Tim: There’s an element of control that’s missing both ways. Like someone who is overweight that needs to lose weight or, in the extreme fitness competitions especially, I’ve seen that.

Jill: Totally.

Tim: But talk a little bit more about self-compassion, if you will? I think it’s a term that we hear, but maybe there’s a few elements to self-compassion like common humanity and things like that. What does that look like? What does self-compassion look like, and can you give us a practical example maybe?

Jill: Yeah, I think a lot of people are scared to show themselves compassion because they feel like it takes them off the hook. I’ll give you an example. Say, you know, it’s the weekend and you’re trying to be “good” and you’re trying to be healthy and, you know, maybe you go off the rails a little bit. And then you wake up on Monday morning and you feel a sense of just guilt and “I can’t believe I did it again,” and “I’m not good at this.” I think a lot of us have felt that way, and you can see how it plays right into yo-yo dieting.

And when you wake up and you have those feelings, it’s actually not helping you get back on track, quickly. In fact, it’s taking up a lot of mental space that can be used to move on. So, I think that’s a hard switch for people to make because if they feel those feelings of guilt, they feel like that’s serving them, right? You don’t want to give up the guilt because that means that if we feel guilty then we know we did something bad.

Tim: Right. That guilt feeds right into the yo-yo dieting cycle.

Jill: And that we have to do something better. So, it’s really cool because once you do kind of start to go, literally it could be like, “You know, I didn’t do great this weekend but, you know, I know,” and for me it’s clinical, about getting clinical. It’s like, what happened? Did I not have enough protein? Am I stressed out at work? Is it that time of the month? Like, all those kind of things. And I think when you can get clinical about maybe the reasons why you overindulge and really ask yourself those questions and remove the emotion from it, now we’re kind of creating solutions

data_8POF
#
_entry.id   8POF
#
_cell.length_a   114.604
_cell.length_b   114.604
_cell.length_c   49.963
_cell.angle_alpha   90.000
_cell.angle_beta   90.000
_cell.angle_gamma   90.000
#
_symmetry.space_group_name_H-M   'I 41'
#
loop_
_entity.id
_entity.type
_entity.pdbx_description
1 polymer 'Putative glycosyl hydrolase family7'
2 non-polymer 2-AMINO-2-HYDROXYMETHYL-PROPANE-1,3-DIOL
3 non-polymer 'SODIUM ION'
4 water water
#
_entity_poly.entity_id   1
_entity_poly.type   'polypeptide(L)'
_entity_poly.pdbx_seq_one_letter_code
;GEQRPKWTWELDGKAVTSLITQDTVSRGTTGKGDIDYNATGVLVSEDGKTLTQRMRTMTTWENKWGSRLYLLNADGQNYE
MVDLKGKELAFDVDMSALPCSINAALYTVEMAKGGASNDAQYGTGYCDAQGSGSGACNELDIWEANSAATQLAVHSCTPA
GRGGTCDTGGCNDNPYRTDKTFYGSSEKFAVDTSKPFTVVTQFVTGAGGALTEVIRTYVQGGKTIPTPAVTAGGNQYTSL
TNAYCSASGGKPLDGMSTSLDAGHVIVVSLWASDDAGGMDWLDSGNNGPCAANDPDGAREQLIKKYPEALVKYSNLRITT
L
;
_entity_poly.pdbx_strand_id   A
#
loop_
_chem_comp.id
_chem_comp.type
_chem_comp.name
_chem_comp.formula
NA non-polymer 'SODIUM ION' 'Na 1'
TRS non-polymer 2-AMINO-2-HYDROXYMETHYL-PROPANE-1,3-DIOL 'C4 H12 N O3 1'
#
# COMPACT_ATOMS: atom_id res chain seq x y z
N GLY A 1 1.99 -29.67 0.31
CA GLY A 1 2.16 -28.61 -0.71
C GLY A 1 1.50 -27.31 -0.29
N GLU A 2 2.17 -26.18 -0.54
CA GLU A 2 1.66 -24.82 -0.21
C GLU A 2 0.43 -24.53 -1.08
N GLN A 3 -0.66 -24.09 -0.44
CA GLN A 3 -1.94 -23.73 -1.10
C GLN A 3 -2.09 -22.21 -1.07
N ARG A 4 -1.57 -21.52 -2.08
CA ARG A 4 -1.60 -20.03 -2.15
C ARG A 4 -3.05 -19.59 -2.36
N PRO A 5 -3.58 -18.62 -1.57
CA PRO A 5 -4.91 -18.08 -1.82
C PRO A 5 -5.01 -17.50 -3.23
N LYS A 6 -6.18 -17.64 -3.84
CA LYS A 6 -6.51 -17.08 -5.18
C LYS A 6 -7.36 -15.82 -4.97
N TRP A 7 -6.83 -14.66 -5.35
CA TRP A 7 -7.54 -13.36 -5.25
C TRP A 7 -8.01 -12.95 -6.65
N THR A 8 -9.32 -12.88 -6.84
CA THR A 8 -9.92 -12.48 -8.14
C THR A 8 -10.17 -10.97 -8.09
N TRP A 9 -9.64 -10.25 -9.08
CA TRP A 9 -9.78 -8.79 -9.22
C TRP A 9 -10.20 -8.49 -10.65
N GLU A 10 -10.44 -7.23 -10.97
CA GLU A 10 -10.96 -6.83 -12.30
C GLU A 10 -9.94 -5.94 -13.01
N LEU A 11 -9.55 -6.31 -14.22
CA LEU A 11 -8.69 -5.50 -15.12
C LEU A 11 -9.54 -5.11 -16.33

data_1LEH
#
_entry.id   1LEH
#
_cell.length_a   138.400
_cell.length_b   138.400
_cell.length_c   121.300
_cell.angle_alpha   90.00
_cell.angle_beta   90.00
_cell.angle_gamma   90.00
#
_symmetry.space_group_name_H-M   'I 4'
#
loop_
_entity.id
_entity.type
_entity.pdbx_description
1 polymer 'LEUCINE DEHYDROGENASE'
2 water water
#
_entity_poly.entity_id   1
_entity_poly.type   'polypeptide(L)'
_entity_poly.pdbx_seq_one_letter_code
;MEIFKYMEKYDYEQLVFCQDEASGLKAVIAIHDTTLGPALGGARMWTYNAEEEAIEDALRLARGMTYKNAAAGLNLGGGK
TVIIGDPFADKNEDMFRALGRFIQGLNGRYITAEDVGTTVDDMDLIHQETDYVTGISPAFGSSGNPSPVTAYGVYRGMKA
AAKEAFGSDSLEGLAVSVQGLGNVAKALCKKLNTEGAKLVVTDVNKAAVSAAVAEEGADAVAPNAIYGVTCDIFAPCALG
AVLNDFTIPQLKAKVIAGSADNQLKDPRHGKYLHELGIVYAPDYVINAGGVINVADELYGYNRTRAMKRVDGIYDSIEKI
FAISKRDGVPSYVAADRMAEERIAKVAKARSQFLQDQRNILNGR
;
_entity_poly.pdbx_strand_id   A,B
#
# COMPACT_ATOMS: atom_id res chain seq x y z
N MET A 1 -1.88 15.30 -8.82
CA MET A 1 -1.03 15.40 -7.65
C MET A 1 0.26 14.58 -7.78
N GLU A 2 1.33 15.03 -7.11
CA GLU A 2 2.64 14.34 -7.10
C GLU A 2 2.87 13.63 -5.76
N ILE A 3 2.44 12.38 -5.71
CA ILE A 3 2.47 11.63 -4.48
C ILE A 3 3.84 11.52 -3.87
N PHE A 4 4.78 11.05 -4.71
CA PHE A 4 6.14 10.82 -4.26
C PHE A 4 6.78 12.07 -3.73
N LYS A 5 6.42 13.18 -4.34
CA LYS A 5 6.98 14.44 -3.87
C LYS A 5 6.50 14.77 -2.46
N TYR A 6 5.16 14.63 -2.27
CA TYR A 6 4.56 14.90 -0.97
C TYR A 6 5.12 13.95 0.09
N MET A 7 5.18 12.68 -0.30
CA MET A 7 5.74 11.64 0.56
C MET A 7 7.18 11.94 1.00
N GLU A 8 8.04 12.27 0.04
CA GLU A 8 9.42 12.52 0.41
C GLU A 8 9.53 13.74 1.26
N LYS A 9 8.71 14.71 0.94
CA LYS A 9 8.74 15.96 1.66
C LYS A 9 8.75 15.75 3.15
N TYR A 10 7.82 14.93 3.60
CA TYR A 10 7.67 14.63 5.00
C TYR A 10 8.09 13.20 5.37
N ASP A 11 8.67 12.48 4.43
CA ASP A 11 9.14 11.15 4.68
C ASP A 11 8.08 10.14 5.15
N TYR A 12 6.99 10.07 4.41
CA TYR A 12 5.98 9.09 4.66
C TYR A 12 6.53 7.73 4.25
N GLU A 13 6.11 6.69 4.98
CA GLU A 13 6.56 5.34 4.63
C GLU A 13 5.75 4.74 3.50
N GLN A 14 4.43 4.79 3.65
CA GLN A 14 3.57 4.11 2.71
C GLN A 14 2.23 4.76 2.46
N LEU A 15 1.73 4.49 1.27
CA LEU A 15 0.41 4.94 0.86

Tim: Yeah.

Shawn: That’s really good.

Jill: Yeah, I came into the weekend. Maybe I was skimping on protein, I haven’t had enough vegetables, I’ve been skipping on fiber and sleep, and all these kind of things. And I think when you can just go, “Okay, next week I know what I need to do.”

Tim: Yeah.

Jill: And that makes you feel action-oriented.

Shawn: Trying to remove some of the emotion from it and turning it into data, and then you’re more objective when it’s a data-based approach. We can even learn from our previous yo-yo dieting experiences.

Jill: Now we know. Now we’re learning, right?

Shawn: Yeah, and if you connect your triggers to what maybe made you eat, like where were you, where you around certain friends, was there stress event at work or in your relationships? And then you can start to remodel these things that are triggering you to eat, potentially.

Tim: It’s about raising awareness, right?

Jill: Oh yeah.

Tim: Raising that mindfulness and awareness. Again, it’s non-judgmental, because we’re talking about self-compassion. So it’s not like, “I did a bad thing.” It’s like, “No, you know what, in this scenario this is what happened.” So the next time something like this comes up, you know, maybe I can plan ahead instead of falling into that yo-yo dieting trap.